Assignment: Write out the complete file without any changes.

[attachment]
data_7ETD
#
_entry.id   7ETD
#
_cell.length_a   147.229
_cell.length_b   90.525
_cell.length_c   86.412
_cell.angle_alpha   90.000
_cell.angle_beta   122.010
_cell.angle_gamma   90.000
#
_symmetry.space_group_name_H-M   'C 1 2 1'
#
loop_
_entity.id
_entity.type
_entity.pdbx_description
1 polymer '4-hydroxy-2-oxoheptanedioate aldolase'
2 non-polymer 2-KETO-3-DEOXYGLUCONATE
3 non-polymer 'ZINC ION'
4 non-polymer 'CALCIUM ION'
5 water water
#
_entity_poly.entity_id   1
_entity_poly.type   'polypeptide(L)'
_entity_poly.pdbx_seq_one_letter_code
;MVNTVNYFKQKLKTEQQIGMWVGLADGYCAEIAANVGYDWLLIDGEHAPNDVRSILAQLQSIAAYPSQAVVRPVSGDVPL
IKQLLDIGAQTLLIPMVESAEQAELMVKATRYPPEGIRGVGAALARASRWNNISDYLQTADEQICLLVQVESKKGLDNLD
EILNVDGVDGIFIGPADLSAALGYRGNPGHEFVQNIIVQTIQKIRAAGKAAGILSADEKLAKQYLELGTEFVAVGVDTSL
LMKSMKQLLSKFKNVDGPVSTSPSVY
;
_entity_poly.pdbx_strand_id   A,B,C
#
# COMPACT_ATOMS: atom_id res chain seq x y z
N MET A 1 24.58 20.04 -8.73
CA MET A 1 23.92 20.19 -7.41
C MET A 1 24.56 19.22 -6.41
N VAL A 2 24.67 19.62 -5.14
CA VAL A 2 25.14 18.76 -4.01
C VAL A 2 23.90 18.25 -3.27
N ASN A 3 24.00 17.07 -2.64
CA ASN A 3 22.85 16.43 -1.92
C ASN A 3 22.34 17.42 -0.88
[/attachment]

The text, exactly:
data_7ETD
#
_entry.id   7ETD
#
_cell.length_a   147.229
_cell.length_b   90.525
_cell.length_c   86.412
_cell.angle_alpha   90.000
_cell.angle_beta   122.010
_cell.angle_gamma   90.000
#
_symmetry.space_group_name_H-M   'C 1 2 1'
#
loop_
_entity.id
_entity.type
_entity.pdbx_description
1 polymer '4-hydroxy-2-oxoheptanedioate aldolase'
2 non-polymer 2-KETO-3-DEOXYGLUCONATE
3 non-polymer 'ZINC ION'
4 non-polymer 'CALCIUM ION'
5 water water
#
_entity_poly.entity_id   1
_entity_poly.type   'polypeptide(L)'
_entity_poly.pdbx_seq_one_letter_code
;MVNTVNYFKQKLKTEQQIGMWVGLADGYCAEIAANVGYDWLLIDGEHAPNDVRSILAQLQSIAAYPSQAVVRPVSGDVPL
IKQLLDIGAQTLLIPMVESAEQAELMVKATRYPPEGIRGVGAALARASRWNNISDYLQTADEQICLLVQVESKKGLDNLD
EILNVDGVDGIFIGPADLSAALGYRGNPGHEFVQNIIVQTIQKIRAAGKAAGILSADEKLAKQYLELGTEFVAVGVDTSL
LMKSMKQLLSKFKNVDGPVSTSPSVY
;
_entity_poly.pdbx_strand_id   A,B,C
#
# COMPACT_ATOMS: atom_id res chain seq x y z
N MET A 1 24.58 20.04 -8.73
CA MET A 1 23.92 20.19 -7.41
C MET A 1 24.56 19.22 -6.41
N VAL A 2 24.67 19.62 -5.14
CA VAL A 2 25.14 18.76 -4.01
C VAL A 2 23.90 18.25 -3.27
N ASN A 3 24.00 17.07 -2.64
CA ASN A 3 22.85 16.43 -1.92
C ASN A 3 22.34 17.42 -0.88